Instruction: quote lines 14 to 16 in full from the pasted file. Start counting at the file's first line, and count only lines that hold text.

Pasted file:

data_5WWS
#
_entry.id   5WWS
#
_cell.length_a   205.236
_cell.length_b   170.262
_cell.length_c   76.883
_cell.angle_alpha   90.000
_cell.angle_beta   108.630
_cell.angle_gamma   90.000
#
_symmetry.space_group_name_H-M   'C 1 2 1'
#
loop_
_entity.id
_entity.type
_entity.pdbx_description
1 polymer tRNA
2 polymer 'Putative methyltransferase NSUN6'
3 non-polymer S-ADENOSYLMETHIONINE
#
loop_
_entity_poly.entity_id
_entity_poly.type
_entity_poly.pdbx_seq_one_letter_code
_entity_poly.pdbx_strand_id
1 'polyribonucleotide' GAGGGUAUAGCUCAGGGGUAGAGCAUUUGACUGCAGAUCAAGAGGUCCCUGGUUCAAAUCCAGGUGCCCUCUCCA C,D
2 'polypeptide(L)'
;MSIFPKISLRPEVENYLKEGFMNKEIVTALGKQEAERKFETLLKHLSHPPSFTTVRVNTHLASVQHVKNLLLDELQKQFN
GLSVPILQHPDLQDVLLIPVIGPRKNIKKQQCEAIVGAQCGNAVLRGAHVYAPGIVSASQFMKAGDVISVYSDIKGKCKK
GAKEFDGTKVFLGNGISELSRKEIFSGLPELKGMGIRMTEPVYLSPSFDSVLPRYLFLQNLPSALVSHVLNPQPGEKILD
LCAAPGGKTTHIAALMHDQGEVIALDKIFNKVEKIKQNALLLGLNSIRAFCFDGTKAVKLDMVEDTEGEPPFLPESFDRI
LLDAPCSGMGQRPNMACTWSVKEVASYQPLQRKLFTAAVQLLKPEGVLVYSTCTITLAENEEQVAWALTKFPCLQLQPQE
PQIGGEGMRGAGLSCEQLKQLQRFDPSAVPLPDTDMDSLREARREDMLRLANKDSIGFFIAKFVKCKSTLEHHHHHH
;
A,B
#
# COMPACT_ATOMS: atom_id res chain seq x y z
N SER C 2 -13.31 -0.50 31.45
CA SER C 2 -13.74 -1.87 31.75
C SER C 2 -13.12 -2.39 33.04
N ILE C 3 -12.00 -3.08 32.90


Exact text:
loop_
_entity.id
_entity.type